Article Text

Original research
Using a smartphone application maintains physical activity following pulmonary rehabilitation in patients with COPD: a randomised controlled trial
  1. Marc Spielmanns1,2,
  2. Rainer Gloeckl3,4,
  3. Inga Jarosch3,4,
  4. Daniela Leitl3,4,
  5. Tessa Schneeberger3,4,
  6. Tobias Boeselt5,
  7. Stephan Huber6,
  8. Pawandeep Kaur-Bollinger6,
  9. Bernhard Ulm7,
  10. Claudia Mueller6,
  11. Jonas Bjoerklund6,
  12. Sabine Spielmanns1,
  13. Wolfram Windisch2,8,
  14. Anna-Maria Pekacka-Egli1,
  15. Andreas Rembert Koczulla3,4
  1. 1 Pulmonary Medicine, Zuercher RehaZentren Klinik Wald, Wald, Switzerland
  2. 2 Faculty of Health, Department for Pulmonary Medicine, University Witten Herdecke, Witten, Germany
  3. 3 Pulmonary Rehabilitation, Philipps-Universität Marburg, Marburg, Germany
  4. 4 Institute for Pulmonary Rehabilitation Research, Schoen Klinik Berchtesgadener Land, Schoenau am Koenigssee, Germany
  5. 5 Pulmonary Medicine, Philipps University Marburg Faculty of Medicine, Marburg, Germany
  6. 6 Kaia Health GmbH, Munich, Bavaria, Germany
  7. 7 Unabhaengige Statistische Beratungen Bernhard Ulm, Munich, Bavaria, Germany
  8. 8 Department of Pneumology, Cologne Merheim Hospital, Kliniken der Stadt Koeln, Koeln, Germany
  1. Correspondence to Dr Marc Spielmanns, Pulmonary Medicine, Zürcher RehaZentren Hospital Wald, Wald, Switzerland; spielmanns{at}


Background Evidence suggests that patients with COPD struggle to maintain improved physical activity (PA) after completing pulmonary rehabilitation (PR). Smartphone applications (apps) providing a comprehensive training programme have conferred healthy benefits. This study was conducted to determine whether regular usage of an app maintains PA following PR.

Methods Patients with stage II–IV COPD were enrolled in a 6-month trial following PR. After the screening period, participants were randomised into the Kaia COPD app group (intervention group (IG)) or the control group (CG). The primary outcome was PA (daily steps), measured using an activity tracker. Secondary outcomes included the COPD Assessment Test (CAT), the Chronic Respiratory Disease Questionnaire (CRQ) and the 1 min Sit-to-Stand Test (STST).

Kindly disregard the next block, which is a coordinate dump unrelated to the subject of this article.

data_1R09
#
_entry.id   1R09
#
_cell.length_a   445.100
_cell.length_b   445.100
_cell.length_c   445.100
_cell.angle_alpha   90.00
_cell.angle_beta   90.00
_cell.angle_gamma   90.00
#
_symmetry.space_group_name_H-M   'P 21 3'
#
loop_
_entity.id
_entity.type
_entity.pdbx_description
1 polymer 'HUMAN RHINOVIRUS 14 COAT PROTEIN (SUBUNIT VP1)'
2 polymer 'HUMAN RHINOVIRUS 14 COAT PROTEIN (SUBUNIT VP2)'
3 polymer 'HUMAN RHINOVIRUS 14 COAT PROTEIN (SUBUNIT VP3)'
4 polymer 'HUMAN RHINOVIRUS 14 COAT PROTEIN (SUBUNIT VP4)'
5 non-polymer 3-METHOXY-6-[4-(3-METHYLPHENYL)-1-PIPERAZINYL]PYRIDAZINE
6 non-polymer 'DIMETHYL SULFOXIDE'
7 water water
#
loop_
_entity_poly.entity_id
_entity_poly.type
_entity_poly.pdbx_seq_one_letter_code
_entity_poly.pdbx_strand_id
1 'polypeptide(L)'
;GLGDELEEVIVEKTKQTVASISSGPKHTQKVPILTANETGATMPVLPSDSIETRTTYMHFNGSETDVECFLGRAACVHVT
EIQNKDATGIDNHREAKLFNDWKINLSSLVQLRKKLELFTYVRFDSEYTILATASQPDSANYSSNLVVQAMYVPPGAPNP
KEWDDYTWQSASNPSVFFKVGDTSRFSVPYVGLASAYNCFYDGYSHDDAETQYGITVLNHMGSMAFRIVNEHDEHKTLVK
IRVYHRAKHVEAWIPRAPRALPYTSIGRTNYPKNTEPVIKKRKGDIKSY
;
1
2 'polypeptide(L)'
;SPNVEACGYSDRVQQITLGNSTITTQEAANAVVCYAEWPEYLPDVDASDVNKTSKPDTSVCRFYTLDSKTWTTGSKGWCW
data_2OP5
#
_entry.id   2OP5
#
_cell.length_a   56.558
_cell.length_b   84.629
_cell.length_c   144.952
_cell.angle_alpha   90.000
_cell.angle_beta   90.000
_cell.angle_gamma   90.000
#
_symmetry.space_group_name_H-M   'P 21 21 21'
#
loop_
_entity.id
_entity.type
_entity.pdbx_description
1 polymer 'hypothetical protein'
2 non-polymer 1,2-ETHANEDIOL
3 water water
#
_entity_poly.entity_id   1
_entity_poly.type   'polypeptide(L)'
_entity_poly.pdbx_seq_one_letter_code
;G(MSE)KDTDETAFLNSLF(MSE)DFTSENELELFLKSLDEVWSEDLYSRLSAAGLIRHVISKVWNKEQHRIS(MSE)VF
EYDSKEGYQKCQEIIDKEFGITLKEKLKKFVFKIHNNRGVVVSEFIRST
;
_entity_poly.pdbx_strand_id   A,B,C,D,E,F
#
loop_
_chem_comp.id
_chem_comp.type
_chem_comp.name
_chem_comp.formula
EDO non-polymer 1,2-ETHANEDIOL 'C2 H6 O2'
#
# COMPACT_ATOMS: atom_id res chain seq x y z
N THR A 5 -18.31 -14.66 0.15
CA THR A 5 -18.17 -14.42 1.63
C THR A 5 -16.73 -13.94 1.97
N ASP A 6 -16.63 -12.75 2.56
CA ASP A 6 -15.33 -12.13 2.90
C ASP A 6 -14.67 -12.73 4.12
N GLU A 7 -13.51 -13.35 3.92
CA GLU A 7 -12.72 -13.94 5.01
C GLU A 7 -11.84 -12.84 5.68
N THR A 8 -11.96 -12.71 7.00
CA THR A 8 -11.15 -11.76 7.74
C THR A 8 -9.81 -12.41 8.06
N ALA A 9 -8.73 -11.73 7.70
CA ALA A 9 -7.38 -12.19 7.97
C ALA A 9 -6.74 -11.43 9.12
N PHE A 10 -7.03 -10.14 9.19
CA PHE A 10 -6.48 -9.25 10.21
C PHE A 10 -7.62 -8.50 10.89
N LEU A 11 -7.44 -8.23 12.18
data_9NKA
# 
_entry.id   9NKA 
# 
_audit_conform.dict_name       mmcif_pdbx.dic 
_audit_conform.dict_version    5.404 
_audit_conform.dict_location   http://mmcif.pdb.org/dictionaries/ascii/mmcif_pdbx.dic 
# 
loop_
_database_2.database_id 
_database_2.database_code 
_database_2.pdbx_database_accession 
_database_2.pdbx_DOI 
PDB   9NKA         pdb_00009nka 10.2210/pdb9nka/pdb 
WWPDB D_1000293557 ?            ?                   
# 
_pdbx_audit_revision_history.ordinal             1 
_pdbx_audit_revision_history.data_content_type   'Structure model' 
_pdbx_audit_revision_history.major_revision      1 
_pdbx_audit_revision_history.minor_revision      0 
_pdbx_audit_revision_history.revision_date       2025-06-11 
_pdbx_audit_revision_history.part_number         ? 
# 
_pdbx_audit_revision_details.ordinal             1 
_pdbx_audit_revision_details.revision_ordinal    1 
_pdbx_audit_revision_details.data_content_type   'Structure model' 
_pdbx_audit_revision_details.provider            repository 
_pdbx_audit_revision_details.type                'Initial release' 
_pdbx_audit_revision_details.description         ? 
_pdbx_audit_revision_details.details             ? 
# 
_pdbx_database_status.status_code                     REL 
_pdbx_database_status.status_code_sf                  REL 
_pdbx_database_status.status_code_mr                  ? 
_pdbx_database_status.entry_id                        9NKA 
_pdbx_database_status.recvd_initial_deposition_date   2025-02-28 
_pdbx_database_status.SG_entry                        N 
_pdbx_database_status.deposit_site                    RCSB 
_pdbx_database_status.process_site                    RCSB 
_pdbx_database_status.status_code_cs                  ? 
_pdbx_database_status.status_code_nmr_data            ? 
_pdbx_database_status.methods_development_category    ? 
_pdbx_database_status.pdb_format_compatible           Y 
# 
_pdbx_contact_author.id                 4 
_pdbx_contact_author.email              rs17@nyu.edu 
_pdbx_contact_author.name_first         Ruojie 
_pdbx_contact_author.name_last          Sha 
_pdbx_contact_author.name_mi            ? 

Results Sixty participants completed the study. The median steps from baseline to 6 months were significantly different between the groups, in favour of the IG (−105.3, IQR −1970.1 to 2105.8, vs CG −1173.0, IQR −3813.1 to –93.8; p=0.007). CAT was significantly decreased in the IG (15.1±8.6 vs 19.7±6.4, p=0.02), whereas the CRQ subdomains for dyspnoea (4.5±1.7 vs 3.7±1.3, p=0.033) and fatigue (4.5±1.4 vs 3.5±1.3, p=0.028) improved significantly in the IG. The STST at 6 months was not significant. Sleep duration and sleep efficiency showed no significant differences between the two groups at any time.

Conclusions A comprehensive program by using the Kaia app following PR maintained PA and improved symptoms in patients with COPD at 6 months. The app might be an important accessory tool for enhanced COPD care.

Trial registration number DRKS00017275.

  • Pulmonary Rehabilitation
  • Exercise
  • COPD Pathology

Data availability statement

Deidentified and aggregated participant data are available from the corresponding author on reasonable request, subject to approval by an independent ethics committee.

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Data availability statement

Deidentified and aggregated participant data are available from the corresponding author on reasonable request, subject to approval by an independent ethics committee.

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  • Contributors MS was the principal investigator for Switzerland and supervised the study, PR programme and data collection; ARK was the principal investigator for Germany. MS, TB, SH, PK-B, A-MP, SS, RG, IJ, TS, DL and ARK contributed to the study concept and design, as well as in the data collection. MS and SH wrote the first draft of the manuscript, which was critically reviewed by RG, PK-B, SS, ARK, WW, IJ, and TS. BU contributed for the statistical analysis. All authors participated in various steps in the study, edited the manuscript and gave their approval for submission. MS is the guarantor of the article.

  • Funding The clinical study was sponsored by Kaia Health software GmbH.

  • Competing interests None declared.

  • Provenance and peer review Not commissioned; externally peer reviewed.

  • Supplemental material This content has been supplied by the author(s). It has not been vetted by BMJ Publishing Group Limited (BMJ) and may not have been peer-reviewed. Any opinions or recommendations discussed are solely those of the author(s) and are not endorsed by BMJ. BMJ disclaims all liability and responsibility arising from any reliance placed on the content. Where the content includes any translated material, BMJ does not warrant the accuracy and reliability of the translations (including but not limited to local regulations, clinical guidelines, terminology, drug names and drug dosages), and is not responsible for any error and/or omissions arising from translation and adaptation or otherwise.